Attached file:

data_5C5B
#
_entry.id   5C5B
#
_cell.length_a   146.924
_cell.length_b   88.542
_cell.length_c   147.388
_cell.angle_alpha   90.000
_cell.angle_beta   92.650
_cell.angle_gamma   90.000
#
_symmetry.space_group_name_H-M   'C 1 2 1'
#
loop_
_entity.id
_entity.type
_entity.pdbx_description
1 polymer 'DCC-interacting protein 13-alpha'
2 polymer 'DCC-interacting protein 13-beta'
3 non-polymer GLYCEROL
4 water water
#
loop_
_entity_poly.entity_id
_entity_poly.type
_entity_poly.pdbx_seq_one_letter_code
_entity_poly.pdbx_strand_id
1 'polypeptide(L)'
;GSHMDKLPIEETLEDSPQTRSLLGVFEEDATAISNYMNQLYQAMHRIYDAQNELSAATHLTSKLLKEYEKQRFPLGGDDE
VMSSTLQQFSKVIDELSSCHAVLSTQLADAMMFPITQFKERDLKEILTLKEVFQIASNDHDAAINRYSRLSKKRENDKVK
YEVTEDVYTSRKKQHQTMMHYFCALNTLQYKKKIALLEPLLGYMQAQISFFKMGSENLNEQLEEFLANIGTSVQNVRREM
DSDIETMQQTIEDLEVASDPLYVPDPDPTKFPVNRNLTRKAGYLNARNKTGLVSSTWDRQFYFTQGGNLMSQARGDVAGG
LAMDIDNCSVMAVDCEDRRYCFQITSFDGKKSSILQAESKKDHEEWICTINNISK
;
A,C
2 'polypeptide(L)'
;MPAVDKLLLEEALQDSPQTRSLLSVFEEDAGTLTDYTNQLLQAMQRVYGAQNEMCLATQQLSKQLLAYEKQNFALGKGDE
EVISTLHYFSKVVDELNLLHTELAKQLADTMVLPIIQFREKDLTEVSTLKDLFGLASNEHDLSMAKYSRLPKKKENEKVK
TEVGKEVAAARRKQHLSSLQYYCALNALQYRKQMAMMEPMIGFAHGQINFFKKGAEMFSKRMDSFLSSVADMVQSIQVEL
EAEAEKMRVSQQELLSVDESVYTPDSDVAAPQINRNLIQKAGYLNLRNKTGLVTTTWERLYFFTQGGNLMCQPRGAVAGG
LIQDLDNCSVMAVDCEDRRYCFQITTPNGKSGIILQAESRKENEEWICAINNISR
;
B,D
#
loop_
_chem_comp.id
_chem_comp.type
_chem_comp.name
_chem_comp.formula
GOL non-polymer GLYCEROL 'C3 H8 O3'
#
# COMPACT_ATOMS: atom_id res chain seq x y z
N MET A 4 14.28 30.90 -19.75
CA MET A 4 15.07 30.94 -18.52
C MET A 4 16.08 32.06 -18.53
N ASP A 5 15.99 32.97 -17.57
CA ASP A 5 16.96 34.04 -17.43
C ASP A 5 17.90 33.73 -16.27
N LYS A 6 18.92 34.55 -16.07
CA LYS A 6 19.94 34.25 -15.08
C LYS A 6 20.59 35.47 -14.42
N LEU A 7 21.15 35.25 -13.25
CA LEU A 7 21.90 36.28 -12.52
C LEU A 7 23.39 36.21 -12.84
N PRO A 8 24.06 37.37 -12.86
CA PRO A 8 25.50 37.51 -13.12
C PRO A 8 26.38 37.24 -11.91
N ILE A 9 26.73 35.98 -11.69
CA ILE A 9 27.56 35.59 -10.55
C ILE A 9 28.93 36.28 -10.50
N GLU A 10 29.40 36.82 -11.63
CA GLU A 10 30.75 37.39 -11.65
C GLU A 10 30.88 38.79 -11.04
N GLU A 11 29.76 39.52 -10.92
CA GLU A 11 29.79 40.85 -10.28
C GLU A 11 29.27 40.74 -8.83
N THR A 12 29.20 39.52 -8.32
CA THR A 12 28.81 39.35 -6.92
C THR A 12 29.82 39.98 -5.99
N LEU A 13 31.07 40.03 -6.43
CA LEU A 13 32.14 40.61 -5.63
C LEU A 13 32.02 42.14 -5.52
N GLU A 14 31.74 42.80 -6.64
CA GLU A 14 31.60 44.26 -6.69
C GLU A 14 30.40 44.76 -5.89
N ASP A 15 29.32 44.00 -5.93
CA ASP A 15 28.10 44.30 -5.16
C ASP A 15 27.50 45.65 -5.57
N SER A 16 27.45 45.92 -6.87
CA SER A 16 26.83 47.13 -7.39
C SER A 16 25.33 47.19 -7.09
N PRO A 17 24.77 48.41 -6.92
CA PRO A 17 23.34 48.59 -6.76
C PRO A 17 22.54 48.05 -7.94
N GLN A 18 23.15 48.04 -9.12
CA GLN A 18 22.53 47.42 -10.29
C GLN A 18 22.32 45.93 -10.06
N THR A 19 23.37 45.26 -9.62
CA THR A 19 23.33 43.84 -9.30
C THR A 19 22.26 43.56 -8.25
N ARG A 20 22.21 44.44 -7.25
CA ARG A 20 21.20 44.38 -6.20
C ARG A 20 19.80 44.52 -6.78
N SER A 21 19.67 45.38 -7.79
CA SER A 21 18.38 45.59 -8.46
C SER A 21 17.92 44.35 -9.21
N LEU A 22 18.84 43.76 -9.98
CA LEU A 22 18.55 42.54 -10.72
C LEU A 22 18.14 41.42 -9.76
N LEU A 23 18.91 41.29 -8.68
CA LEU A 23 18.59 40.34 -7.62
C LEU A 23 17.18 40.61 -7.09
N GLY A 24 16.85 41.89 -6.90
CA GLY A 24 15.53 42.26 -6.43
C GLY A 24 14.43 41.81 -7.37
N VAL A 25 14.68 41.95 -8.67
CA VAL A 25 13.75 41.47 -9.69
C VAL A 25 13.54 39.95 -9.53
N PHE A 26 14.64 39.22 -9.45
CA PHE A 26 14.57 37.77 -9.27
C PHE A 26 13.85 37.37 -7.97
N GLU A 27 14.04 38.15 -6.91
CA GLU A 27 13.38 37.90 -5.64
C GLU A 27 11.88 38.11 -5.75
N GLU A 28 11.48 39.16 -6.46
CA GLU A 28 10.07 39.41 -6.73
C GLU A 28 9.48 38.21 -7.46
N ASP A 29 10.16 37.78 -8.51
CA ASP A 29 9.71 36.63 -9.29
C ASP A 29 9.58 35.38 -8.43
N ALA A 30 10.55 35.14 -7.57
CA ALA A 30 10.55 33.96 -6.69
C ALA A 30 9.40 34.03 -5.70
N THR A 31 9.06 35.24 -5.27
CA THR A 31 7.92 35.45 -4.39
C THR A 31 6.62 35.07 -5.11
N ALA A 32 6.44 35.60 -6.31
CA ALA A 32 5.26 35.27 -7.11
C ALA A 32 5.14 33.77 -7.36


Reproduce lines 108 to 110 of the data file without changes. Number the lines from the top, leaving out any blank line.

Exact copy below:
CA LEU A 22 18.55 42.54 -10.72
C LEU A 22 18.14 41.42 -9.76
N LEU A 23 18.91 41.29 -8.68